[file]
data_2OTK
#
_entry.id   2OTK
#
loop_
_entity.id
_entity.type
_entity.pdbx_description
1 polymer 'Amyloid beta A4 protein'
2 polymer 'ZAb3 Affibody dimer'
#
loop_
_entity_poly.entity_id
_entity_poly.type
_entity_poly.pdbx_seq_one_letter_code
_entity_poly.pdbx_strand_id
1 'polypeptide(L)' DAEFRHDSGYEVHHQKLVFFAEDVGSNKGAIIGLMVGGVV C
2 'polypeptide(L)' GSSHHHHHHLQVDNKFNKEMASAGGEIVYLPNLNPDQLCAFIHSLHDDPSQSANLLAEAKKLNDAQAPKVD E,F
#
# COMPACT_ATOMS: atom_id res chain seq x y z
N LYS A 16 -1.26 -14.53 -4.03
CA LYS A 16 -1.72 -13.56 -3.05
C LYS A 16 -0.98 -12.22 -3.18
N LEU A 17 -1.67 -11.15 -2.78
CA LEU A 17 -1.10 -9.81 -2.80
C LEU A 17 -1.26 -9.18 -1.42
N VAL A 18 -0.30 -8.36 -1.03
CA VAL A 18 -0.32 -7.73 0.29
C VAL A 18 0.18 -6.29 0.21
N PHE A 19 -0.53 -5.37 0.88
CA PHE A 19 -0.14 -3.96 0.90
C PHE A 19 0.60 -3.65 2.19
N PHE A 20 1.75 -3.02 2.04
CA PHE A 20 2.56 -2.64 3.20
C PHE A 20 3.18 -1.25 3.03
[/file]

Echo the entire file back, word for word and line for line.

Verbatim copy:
data_2OTK
#
_entry.id   2OTK
#
loop_
_entity.id
_entity.type
_entity.pdbx_description
1 polymer 'Amyloid beta A4 protein'
2 polymer 'ZAb3 Affibody dimer'
#
loop_
_entity_poly.entity_id
_entity_poly.type
_entity_poly.pdbx_seq_one_letter_code
_entity_poly.pdbx_strand_id
1 'polypeptide(L)' DAEFRHDSGYEVHHQKLVFFAEDVGSNKGAIIGLMVGGVV C
2 'polypeptide(L)' GSSHHHHHHLQVDNKFNKEMASAGGEIVYLPNLNPDQLCAFIHSLHDDPSQSANLLAEAKKLNDAQAPKVD E,F
#
# COMPACT_ATOMS: atom_id res chain seq x y z
N LYS A 16 -1.26 -14.53 -4.03
CA LYS A 16 -1.72 -13.56 -3.05
C LYS A 16 -0.98 -12.22 -3.18
N LEU A 17 -1.67 -11.15 -2.78
CA LEU A 17 -1.10 -9.81 -2.80
C LEU A 17 -1.26 -9.18 -1.42
N VAL A 18 -0.30 -8.36 -1.03
CA VAL A 18 -0.32 -7.73 0.29
C VAL A 18 0.18 -6.29 0.21
N PHE A 19 -0.53 -5.37 0.88
CA PHE A 19 -0.14 -3.96 0.90
C PHE A 19 0.60 -3.65 2.19
N PHE A 20 1.75 -3.02 2.04
CA PHE A 20 2.56 -2.64 3.20
C PHE A 20 3.18 -1.25 3.03